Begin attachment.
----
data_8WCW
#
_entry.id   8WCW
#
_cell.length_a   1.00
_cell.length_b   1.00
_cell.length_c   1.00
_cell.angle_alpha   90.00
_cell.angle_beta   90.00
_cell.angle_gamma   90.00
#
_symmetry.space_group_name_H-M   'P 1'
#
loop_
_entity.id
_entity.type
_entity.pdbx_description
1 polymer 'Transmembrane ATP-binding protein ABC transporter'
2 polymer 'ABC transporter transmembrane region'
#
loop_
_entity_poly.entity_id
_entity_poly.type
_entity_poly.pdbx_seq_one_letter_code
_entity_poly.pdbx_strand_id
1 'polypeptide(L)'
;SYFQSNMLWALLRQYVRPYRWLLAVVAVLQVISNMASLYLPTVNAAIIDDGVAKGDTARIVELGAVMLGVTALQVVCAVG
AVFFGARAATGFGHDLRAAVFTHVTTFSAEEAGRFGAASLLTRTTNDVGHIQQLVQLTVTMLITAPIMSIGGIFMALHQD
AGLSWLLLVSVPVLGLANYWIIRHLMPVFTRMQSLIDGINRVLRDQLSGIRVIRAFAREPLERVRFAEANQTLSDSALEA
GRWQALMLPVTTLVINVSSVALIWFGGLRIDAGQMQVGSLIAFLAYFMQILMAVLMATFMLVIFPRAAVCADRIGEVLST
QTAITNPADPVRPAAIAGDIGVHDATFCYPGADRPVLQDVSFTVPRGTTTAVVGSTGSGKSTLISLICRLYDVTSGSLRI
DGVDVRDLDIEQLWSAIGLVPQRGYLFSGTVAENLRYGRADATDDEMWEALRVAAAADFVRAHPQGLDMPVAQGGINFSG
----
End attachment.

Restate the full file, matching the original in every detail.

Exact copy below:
data_8WCW
#
_entry.id   8WCW
#
_cell.length_a   1.00
_cell.length_b   1.00
_cell.length_c   1.00
_cell.angle_alpha   90.00
_cell.angle_beta   90.00
_cell.angle_gamma   90.00
#
_symmetry.space_group_name_H-M   'P 1'
#
loop_
_entity.id
_entity.type
_entity.pdbx_description
1 polymer 'Transmembrane ATP-binding protein ABC transporter'
2 polymer 'ABC transporter transmembrane region'
#
loop_
_entity_poly.entity_id
_entity_poly.type
_entity_poly.pdbx_seq_one_letter_code
_entity_poly.pdbx_strand_id
1 'polypeptide(L)'
;SYFQSNMLWALLRQYVRPYRWLLAVVAVLQVISNMASLYLPTVNAAIIDDGVAKGDTARIVELGAVMLGVTALQVVCAVG
AVFFGARAATGFGHDLRAAVFTHVTTFSAEEAGRFGAASLLTRTTNDVGHIQQLVQLTVTMLITAPIMSIGGIFMALHQD
AGLSWLLLVSVPVLGLANYWIIRHLMPVFTRMQSLIDGINRVLRDQLSGIRVIRAFAREPLERVRFAEANQTLSDSALEA
GRWQALMLPVTTLVINVSSVALIWFGGLRIDAGQMQVGSLIAFLAYFMQILMAVLMATFMLVIFPRAAVCADRIGEVLST
QTAITNPADPVRPAAIAGDIGVHDATFCYPGADRPVLQDVSFTVPRGTTTAVVGSTGSGKSTLISLICRLYDVTSGSLRI
DGVDVRDLDIEQLWSAIGLVPQRGYLFSGTVAENLRYGRADATDDEMWEALRVAAAADFVRAHPQGLDMPVAQGGINFSG